Structural studies aimed at improving the antigenicity of congopain.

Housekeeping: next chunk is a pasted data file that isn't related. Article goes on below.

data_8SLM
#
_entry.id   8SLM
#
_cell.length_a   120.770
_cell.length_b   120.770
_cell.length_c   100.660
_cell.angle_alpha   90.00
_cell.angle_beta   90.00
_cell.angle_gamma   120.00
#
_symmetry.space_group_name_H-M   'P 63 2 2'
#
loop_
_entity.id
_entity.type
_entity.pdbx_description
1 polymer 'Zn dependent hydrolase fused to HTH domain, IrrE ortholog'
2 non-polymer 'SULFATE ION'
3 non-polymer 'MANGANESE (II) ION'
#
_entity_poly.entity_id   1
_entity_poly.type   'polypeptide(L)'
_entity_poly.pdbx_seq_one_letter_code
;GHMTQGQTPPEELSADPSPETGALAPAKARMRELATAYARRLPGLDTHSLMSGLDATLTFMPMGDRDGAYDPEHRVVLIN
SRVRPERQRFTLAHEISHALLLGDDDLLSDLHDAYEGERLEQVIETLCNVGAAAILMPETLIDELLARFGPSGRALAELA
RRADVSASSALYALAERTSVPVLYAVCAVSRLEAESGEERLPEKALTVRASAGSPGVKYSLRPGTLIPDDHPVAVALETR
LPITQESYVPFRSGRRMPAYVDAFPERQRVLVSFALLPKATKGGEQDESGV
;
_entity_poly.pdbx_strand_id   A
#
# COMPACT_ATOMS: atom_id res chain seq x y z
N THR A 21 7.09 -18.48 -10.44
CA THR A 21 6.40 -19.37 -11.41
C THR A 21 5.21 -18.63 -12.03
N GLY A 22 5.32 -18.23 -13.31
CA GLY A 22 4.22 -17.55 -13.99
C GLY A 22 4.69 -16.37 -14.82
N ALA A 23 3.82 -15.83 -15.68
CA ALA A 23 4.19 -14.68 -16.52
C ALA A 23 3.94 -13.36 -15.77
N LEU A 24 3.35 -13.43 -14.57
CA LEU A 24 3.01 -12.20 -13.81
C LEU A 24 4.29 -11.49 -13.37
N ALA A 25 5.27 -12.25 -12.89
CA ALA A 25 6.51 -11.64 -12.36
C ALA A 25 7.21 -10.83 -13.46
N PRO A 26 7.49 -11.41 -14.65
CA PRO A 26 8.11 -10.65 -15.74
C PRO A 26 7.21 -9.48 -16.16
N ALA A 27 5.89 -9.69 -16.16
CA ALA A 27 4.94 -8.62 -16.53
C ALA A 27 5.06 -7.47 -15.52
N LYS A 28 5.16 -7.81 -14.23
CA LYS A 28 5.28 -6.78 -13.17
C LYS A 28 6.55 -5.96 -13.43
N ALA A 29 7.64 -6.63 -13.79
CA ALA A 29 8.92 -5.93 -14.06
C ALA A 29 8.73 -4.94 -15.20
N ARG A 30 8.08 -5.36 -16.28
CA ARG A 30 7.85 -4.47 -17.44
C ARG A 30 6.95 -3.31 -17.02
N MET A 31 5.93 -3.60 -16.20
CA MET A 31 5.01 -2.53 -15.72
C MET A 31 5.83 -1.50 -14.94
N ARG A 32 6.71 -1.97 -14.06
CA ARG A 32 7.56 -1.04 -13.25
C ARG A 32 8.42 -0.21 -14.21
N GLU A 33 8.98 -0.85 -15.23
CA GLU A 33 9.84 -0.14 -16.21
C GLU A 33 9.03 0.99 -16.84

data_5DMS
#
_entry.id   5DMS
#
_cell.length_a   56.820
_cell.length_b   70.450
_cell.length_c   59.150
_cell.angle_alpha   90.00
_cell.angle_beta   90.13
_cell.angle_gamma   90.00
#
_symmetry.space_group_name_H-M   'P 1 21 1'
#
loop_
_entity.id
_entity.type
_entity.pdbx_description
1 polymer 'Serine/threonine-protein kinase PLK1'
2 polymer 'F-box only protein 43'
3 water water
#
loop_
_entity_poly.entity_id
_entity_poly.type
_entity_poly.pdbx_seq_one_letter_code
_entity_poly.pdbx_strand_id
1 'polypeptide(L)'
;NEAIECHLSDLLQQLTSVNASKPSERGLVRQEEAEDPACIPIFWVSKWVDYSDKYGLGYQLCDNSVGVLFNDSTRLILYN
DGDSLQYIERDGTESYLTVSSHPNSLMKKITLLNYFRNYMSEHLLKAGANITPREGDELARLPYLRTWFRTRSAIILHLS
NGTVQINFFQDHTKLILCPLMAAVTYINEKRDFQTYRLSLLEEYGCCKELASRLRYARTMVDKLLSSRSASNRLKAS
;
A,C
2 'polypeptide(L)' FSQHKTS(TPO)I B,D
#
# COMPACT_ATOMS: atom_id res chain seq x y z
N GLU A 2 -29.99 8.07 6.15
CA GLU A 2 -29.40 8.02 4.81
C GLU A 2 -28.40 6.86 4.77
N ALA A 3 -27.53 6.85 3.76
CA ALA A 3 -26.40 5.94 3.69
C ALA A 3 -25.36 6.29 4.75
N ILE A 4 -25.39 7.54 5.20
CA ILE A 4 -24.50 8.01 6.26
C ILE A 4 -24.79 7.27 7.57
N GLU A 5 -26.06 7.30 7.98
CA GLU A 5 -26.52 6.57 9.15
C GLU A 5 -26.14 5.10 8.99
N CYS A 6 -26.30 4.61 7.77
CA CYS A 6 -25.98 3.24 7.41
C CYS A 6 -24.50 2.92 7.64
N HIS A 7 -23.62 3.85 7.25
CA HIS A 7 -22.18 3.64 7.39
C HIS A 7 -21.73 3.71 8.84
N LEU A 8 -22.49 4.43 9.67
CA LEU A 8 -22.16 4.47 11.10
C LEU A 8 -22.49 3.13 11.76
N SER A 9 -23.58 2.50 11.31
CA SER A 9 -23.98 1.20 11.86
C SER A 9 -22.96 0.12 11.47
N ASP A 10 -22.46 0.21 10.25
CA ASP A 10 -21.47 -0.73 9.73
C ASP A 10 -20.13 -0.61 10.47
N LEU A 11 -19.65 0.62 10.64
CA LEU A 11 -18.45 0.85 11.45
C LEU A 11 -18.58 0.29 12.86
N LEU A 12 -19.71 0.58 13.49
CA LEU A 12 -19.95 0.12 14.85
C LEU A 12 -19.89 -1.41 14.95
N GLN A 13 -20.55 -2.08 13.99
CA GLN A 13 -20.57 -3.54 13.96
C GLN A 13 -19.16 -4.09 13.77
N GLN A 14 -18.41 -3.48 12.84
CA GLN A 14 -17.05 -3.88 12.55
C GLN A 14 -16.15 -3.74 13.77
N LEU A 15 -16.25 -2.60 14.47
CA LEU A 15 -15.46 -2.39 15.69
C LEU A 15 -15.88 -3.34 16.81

African animal trypanosomosis or nagana is a tsetse fly-transmitted disease, caused by Trypanosoma congolense, T. vivax and to a lesser extent T. brucei brucei. The disease causes major losses in revenue in many livestock-producing African countries. The available control methods, including chemotherapeutic drugs and insecticidal spraying, have become environmentally unacceptable. Antigenic variation displayed by the parasites has hindered vaccine development efforts. In this context, rather than focusing solely on the parasite itself, efforts in vaccine development have shifted towards targeting pathogenic factors released by the parasites during infection. Congopain, the major cysteine protease of T. congolense, has been shown to act as a pathogenic factor in the disease process. Analysis of the immune response of trypano-tolerant cattle revealed that these animals have the ability to control congopain activity in vivo. Therefore, congopain is an attractive vaccine candidate. To test the protective potential of congopain, immunisation studies had been conducted in cattle using the baculovirus-expressed catalytic domain of congopain (C2) in RWL, a saponin-based proprietary adjuvant from SmithKline-Beecham. Immunised animals were partially protected against a disease caused by an infection with T.congolense. Unfortunately, subsequent attempts to reproduce these results were disappointing. It was hypothesised that this failure could be due to the different expression system (P. pastoris) used to produce the antigen (C2), or the different adjuvant, ISA206 (Seppic), used, thus hinting towards an epitope presentation problem. Congopain had been shown to dimerise at physiological pH in vitro. Sera from trypano-tolerant cattle preferentially recognised the dimer conformation, advocating for protective epitopes to be dimer associated. For that reason, the present study aimed at improving the antigenicity of congopain through firstly, the elucidation of the protective epitopes associated with the dimer, secondly, the determination of the 3-D structure of the protease in order to map protective epitopes to later design mimotopes, and thirdly improve the delivery of congopain to the immune cells while maintaining the conformation of the protease by using a molecular adjuvant, BiP. A dimerisation model was proposed, identifying the amino acid residues forming the dimerisation motif of congopain. In the present study, particular amino acid residues located in the dimerisation motif were mutated by PCR-based site-directed mutagenesis to generate mutants with different dimerisation capabilities. The congopain mutants were expressed in yeast and their dimerisation capability was assessed by PhastGel® SDS-PAGE. The mutations altered both the electrophoretic mobility of the mutants and their enzymatic characteristics compared to wild-type congopain. This advocated for the involvement of these amino acid residues in the dimerisation process, although they seem not to be the only partakers. Wild-type C2 and mutant forms of C2 were heterologously expressed in P. pastoris and purified to crystallisation purity levels. Crystallisation of these proteins is currently underway, but the results are still unknown. While awaiting the crystallisation results, in silico homology modelling was employed to gain insight into the 3-D structure, using cruzipain crystal structure as a template. The modelled 3-D structure of congopain followed the common framework of cathepsin L-like cysteine proteases. Due to time constraints and awaiting the crystal-derived 3-D structure, the 3-D model of congopain was not exploited to design mimotopes with the potential to provide protection against the disease. As it was shown that protective epitopes are likely to be dimer-specific, maintaining the native conformation of congopain is essential for stimulating a protective immune response in animals. Chemically formulated adjuvants usually contain high salt concentration, at acidic or basic pH, thus might change the conformation of the protease. Adjuvants capable of efficiently delivering the antigen to immune cells while maintaining the conformation of the protease were sought. Proteins belonging to the HSP70 family are natural adjuvants in higher eukaryotes. A protein belonging to the HSP70 family was previously identified in T. congolense lysates and is homologous to mammalian BiP. Congopain was genetically fused with T. congolense BiP in order to improve antigen delivery and production of congopain activity-inhibiting antibodies. The chimeric proteins were successfully expressed in both bacteria and yeasts. The low yields of recombinantly expressed chimeras in yeast and problems associated with renaturation and purification of bacteria-expressed chimeras prevented immunisation studies in mice. However, the groundwork was laid for producing BiP-congopain chimeras for use in an anti-disease vaccine for African trypanosomosis.